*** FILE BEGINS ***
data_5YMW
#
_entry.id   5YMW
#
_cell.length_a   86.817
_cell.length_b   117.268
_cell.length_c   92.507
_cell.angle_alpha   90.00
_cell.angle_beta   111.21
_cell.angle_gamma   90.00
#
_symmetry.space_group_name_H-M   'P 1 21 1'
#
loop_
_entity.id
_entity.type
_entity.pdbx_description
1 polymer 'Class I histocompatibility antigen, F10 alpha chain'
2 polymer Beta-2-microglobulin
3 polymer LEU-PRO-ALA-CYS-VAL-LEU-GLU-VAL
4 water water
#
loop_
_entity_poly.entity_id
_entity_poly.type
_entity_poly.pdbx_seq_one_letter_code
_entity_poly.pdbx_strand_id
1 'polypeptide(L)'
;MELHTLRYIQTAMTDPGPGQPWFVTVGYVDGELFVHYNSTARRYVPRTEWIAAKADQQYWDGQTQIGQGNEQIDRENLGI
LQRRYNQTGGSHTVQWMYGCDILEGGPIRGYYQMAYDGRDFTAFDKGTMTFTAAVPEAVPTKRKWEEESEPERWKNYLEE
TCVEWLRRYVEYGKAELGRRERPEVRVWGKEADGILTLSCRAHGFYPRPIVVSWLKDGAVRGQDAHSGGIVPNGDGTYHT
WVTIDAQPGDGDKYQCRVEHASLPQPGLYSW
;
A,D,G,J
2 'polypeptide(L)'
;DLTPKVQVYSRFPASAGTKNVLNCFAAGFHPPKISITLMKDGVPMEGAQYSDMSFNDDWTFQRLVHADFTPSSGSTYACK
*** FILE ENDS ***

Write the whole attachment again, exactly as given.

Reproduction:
data_5YMW
#
_entry.id   5YMW
#
_cell.length_a   86.817
_cell.length_b   117.268
_cell.length_c   92.507
_cell.angle_alpha   90.00
_cell.angle_beta   111.21
_cell.angle_gamma   90.00
#
_symmetry.space_group_name_H-M   'P 1 21 1'
#
loop_
_entity.id
_entity.type
_entity.pdbx_description
1 polymer 'Class I histocompatibility antigen, F10 alpha chain'
2 polymer Beta-2-microglobulin
3 polymer LEU-PRO-ALA-CYS-VAL-LEU-GLU-VAL
4 water water
#
loop_
_entity_poly.entity_id
_entity_poly.type
_entity_poly.pdbx_seq_one_letter_code
_entity_poly.pdbx_strand_id
1 'polypeptide(L)'
;MELHTLRYIQTAMTDPGPGQPWFVTVGYVDGELFVHYNSTARRYVPRTEWIAAKADQQYWDGQTQIGQGNEQIDRENLGI
LQRRYNQTGGSHTVQWMYGCDILEGGPIRGYYQMAYDGRDFTAFDKGTMTFTAAVPEAVPTKRKWEEESEPERWKNYLEE
TCVEWLRRYVEYGKAELGRRERPEVRVWGKEADGILTLSCRAHGFYPRPIVVSWLKDGAVRGQDAHSGGIVPNGDGTYHT
WVTIDAQPGDGDKYQCRVEHASLPQPGLYSW
;
A,D,G,J
2 'polypeptide(L)'
;DLTPKVQVYSRFPASAGTKNVLNCFAAGFHPPKISITLMKDGVPMEGAQYSDMSFNDDWTFQRLVHADFTPSSGSTYACK